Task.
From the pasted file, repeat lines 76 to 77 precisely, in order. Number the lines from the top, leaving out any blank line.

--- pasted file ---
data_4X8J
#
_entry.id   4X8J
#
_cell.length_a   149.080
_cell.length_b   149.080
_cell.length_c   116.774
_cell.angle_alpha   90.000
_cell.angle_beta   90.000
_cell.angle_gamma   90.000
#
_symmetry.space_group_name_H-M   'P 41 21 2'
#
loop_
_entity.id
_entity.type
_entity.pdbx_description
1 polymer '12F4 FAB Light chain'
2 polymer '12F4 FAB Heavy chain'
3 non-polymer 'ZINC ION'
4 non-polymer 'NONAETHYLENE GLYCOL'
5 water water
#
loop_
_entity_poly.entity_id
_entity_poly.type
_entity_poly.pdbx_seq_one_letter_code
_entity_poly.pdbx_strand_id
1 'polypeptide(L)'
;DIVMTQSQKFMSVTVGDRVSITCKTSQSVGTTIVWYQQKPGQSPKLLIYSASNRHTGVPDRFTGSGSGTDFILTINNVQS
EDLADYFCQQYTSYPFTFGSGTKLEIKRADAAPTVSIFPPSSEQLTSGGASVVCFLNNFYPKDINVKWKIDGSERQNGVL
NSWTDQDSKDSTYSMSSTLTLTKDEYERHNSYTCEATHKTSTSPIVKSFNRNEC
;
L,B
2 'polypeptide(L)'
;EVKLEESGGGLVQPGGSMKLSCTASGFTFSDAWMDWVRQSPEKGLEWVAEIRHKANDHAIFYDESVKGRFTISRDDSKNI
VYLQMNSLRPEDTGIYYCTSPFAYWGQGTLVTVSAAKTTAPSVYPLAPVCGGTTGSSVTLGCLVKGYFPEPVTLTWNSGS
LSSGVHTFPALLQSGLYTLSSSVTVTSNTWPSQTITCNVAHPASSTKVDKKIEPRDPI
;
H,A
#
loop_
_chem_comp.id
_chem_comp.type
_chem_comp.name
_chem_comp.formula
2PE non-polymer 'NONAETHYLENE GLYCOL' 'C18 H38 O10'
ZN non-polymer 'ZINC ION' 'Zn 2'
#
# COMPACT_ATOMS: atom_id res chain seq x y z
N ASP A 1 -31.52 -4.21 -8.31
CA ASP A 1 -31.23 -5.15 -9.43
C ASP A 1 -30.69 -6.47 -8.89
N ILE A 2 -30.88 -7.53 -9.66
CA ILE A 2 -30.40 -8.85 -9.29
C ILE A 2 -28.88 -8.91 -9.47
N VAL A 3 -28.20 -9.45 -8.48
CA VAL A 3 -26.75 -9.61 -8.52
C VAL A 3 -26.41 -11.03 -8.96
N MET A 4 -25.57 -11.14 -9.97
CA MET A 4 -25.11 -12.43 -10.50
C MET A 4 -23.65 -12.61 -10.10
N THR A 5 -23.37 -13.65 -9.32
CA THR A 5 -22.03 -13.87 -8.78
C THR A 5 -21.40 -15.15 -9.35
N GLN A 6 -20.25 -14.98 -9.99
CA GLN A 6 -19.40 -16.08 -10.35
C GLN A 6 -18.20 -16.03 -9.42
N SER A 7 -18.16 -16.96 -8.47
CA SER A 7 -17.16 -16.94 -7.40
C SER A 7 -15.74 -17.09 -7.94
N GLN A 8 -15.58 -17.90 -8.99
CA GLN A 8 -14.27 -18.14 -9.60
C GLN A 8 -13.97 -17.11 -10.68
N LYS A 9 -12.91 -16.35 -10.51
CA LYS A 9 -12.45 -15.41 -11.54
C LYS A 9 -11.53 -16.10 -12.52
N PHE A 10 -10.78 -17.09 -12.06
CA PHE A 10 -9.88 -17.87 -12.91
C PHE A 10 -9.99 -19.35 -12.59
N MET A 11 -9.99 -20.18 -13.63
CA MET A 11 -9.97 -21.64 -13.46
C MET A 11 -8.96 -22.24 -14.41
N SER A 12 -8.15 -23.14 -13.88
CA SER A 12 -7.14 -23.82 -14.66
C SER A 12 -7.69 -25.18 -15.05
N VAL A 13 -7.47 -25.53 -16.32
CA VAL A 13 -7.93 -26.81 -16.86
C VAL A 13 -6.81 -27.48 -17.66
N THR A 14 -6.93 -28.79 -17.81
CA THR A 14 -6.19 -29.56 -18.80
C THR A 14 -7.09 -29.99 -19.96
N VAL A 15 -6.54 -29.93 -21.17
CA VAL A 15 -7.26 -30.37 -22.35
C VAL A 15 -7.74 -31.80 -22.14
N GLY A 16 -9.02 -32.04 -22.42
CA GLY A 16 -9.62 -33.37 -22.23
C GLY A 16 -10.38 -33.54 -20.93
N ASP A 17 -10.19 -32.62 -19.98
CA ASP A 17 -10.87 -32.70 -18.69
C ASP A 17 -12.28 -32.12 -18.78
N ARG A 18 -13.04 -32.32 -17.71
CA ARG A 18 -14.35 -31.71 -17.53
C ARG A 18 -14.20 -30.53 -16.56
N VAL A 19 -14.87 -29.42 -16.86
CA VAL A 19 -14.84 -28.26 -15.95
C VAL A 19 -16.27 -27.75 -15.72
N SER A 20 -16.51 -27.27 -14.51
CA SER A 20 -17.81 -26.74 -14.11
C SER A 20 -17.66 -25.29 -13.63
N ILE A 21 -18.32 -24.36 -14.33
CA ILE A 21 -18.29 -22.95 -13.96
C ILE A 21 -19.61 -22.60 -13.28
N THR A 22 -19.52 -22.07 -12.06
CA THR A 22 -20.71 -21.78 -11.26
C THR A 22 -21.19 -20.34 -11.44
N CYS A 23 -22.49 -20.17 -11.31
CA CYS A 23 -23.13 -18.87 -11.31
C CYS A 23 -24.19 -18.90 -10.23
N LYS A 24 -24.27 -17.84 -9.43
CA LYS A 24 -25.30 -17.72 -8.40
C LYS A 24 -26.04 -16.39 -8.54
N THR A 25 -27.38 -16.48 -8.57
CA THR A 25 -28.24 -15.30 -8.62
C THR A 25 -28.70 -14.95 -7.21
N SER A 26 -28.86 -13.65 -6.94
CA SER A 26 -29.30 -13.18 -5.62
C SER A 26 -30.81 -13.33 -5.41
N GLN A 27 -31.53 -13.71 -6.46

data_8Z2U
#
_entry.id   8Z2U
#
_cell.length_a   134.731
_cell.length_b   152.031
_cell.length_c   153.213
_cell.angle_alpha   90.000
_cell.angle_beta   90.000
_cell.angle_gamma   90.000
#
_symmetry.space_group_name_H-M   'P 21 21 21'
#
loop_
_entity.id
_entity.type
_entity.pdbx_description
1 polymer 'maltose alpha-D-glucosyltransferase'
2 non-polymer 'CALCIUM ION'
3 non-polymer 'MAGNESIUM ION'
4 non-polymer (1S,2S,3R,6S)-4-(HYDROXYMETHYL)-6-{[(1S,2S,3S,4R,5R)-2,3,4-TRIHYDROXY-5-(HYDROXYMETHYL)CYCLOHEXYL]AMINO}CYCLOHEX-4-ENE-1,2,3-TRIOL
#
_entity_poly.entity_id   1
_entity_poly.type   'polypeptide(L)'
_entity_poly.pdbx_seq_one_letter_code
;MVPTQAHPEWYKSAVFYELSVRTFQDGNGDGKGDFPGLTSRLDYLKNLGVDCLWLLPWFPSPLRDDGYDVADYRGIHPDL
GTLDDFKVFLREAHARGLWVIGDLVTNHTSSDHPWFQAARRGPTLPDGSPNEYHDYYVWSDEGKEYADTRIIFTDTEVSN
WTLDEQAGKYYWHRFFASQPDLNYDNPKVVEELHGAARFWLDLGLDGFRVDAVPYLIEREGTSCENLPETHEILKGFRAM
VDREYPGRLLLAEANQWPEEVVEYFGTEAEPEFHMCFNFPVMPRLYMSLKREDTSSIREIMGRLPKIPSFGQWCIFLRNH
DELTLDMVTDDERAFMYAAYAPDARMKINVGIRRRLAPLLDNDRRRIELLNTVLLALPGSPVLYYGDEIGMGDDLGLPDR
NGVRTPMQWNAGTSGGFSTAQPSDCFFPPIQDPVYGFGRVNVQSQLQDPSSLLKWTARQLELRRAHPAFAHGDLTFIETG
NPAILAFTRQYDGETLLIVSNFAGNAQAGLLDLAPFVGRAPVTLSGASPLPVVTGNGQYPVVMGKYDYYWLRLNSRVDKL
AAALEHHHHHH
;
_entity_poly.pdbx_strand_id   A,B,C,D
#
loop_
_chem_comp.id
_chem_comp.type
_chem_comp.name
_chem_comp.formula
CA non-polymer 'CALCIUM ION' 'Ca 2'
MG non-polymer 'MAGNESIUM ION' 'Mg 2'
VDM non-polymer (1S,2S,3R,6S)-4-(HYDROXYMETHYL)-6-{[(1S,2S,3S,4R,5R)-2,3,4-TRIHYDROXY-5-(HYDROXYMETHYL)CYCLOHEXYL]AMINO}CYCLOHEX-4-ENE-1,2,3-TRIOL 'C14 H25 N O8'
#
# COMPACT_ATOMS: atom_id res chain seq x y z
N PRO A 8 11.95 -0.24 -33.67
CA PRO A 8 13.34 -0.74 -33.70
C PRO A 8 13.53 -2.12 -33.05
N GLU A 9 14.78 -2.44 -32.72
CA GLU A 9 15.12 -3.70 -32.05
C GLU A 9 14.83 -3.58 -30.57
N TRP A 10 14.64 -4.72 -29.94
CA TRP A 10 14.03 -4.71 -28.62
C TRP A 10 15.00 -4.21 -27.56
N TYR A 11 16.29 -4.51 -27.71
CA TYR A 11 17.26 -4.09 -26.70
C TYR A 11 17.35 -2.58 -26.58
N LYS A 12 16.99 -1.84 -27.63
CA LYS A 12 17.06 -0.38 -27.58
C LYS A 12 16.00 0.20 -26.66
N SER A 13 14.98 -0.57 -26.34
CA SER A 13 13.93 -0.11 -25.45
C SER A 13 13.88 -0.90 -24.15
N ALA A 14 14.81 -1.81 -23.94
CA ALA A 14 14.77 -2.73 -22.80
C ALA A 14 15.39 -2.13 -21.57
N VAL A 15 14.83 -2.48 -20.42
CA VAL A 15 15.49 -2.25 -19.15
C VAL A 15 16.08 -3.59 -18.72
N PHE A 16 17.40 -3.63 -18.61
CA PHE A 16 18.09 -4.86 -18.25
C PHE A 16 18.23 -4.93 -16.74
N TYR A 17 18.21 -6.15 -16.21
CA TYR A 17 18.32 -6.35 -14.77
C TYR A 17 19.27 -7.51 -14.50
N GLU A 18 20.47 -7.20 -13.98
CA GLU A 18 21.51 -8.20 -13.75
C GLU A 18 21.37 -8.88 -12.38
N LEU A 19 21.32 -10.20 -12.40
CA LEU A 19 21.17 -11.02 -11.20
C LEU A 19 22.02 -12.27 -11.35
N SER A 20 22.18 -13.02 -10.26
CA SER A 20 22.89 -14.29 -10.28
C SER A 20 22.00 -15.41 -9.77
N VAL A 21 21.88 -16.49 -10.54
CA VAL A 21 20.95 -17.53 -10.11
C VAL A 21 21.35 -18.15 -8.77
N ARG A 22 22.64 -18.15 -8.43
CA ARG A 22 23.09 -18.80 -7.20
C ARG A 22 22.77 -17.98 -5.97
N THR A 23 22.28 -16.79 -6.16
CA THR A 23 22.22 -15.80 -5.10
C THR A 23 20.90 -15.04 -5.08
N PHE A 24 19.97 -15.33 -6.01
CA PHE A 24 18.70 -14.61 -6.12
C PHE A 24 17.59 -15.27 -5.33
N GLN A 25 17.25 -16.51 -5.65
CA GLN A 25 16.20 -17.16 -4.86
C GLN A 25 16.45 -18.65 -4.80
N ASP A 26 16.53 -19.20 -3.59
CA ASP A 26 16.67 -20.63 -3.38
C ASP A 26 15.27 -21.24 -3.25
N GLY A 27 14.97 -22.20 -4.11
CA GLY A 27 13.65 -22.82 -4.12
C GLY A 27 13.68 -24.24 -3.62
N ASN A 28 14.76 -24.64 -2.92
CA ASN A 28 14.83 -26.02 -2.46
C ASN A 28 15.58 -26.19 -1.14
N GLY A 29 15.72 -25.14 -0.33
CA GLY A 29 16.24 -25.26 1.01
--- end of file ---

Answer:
CA LYS A 9 -12.45 -15.41 -11.54
C LYS A 9 -11.53 -16.10 -12.52